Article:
Danforth, S. (2018). Disability in the Family: John and Alice Dewey Raising Their Son, Sabino. Teacher College Record. https://www.tcrecord.org/content.asp?contentid=21961

Connor, D. J. (2017). Who is responsible for the racialized practices evident within (special) education and what can be done to change them? Theory into Practice. 56(3), 226-233.

Broderick, A. & Lavani, P. (2017). Dysconscious ableism: toward a liberatory praxis in teacher education. International Journal of Inclusive Education 21(9) https://www.tandfonline.com/doi/abs/10.1080/13603116.2017.1296034

Snow, C. (2017). If you show up, they'll surprise you. ASCD 74(7), 30-34.  http://www.ascd.org/publications/educational-leadership/apr17/vol74/num07/If-You-Show-Up,-They%27ll-Surprise-You.aspx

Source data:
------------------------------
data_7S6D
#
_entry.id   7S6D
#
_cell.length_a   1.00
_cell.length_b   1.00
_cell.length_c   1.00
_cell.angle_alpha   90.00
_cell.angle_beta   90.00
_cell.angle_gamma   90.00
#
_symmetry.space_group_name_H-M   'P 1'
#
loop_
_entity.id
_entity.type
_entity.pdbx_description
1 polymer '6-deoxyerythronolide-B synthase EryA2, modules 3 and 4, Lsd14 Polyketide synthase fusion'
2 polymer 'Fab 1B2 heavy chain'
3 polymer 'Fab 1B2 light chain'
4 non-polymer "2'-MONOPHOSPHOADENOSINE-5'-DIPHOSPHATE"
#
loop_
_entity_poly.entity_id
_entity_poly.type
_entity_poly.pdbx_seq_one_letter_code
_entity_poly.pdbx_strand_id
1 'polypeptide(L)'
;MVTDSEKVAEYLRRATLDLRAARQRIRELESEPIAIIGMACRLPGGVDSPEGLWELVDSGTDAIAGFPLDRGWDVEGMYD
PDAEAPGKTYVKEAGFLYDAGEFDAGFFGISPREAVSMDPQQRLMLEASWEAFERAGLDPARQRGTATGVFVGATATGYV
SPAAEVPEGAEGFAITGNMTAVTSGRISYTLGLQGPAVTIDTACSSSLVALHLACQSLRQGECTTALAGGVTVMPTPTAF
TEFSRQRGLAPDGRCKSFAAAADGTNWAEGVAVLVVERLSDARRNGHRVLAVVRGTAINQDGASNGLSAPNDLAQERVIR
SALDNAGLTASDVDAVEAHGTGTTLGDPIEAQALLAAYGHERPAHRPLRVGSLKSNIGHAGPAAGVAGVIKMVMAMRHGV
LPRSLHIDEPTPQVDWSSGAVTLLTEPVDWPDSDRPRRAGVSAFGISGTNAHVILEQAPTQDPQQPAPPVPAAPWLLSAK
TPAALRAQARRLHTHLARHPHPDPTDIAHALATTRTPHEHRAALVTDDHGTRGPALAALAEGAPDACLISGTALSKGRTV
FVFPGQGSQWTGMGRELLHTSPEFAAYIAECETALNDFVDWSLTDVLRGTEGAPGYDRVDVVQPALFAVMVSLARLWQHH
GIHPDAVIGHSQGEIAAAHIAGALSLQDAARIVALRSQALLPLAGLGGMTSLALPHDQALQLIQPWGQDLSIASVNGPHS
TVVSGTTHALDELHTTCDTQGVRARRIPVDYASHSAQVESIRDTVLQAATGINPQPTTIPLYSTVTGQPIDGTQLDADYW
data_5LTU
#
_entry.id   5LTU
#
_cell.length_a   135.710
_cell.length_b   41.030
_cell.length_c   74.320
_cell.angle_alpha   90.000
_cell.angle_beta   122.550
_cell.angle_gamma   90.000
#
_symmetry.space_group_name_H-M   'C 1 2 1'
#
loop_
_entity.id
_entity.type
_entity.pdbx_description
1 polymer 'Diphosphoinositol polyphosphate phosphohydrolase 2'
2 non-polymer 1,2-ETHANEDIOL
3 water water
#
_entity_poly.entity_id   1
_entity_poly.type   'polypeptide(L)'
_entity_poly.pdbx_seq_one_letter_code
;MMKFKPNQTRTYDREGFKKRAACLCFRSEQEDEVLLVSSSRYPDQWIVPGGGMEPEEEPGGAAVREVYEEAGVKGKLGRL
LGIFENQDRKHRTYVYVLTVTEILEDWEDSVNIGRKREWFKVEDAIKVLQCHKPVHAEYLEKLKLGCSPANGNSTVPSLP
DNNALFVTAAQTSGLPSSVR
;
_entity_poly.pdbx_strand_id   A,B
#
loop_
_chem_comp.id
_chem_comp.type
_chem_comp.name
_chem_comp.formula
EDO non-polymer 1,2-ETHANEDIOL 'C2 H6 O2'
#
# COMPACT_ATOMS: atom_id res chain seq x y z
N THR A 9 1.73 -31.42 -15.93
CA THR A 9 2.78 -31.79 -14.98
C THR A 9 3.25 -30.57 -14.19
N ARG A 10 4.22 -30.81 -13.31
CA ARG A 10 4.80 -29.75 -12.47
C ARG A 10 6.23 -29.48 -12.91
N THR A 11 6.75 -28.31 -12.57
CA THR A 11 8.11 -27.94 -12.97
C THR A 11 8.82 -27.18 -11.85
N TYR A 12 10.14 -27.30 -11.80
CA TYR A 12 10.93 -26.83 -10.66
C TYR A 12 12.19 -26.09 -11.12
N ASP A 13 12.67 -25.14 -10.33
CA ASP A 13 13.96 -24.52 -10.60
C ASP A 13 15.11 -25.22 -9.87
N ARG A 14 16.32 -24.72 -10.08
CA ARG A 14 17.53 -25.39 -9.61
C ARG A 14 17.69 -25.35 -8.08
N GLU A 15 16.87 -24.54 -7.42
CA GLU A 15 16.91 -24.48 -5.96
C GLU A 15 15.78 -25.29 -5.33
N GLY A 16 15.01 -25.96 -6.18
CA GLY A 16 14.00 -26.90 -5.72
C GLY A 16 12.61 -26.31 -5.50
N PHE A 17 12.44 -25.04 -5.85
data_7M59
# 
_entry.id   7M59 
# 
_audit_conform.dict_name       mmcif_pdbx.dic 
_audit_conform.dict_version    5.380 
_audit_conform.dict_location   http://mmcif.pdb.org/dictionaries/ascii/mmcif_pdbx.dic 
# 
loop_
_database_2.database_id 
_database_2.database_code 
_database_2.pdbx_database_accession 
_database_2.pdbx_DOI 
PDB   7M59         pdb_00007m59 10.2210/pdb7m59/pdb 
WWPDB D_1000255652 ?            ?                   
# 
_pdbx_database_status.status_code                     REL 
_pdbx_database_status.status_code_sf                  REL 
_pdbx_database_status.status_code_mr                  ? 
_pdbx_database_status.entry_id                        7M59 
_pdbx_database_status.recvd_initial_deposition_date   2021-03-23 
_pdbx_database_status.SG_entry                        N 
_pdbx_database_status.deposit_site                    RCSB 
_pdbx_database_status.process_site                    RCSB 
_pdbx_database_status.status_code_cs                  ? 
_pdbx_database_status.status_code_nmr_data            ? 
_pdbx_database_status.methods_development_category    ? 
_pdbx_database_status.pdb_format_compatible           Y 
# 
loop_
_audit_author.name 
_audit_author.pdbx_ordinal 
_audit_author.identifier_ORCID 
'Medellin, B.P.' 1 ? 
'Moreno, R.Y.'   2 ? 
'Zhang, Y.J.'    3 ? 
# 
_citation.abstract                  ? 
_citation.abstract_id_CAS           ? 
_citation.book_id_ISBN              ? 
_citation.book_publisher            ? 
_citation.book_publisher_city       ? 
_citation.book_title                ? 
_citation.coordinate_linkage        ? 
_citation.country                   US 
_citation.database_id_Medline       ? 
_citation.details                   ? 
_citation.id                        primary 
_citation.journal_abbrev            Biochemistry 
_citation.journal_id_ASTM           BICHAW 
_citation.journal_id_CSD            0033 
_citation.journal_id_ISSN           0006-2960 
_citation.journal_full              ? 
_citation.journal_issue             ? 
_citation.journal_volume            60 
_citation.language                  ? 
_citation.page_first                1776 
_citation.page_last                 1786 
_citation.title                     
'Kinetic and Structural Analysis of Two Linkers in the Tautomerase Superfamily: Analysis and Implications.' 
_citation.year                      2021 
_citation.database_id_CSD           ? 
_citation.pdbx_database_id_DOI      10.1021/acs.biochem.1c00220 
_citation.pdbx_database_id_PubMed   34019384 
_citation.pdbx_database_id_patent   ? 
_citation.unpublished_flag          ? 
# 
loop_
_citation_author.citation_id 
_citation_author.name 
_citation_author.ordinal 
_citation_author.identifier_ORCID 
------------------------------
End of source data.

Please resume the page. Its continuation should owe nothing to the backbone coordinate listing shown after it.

McCloskey, E. (2018). Ratio profiling: the discursive construction of the continuum of alternative placements. Disability and Society 33(5). https://www.tandfonline.com/eprint/H5KI3uIWTXitIp2kARnI/full

Hernandez-Saca, Kahn and Cannon (2018). Intersectionality dis/ability research: How Dis/ability research in education engages intersectionality to uncover the multidimensional construction of dis/abled experiences. Review of Educational Research 42(1) http://journals.sagepub.com/doi/abs/10.3102/0091732X18762439 










 


Please send any information about New Books, Recent Publications and Recent Doctoral Dissertations to: commmunications.dse.sig@gmail.com

 
 
SIG Newsletters
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2013 DSE SIG Newsletter (please click on the link to access the Newsletter)
 
 
Announcements
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AERA Statement on the Hateful Acts in Charlottesville
August 18, 2017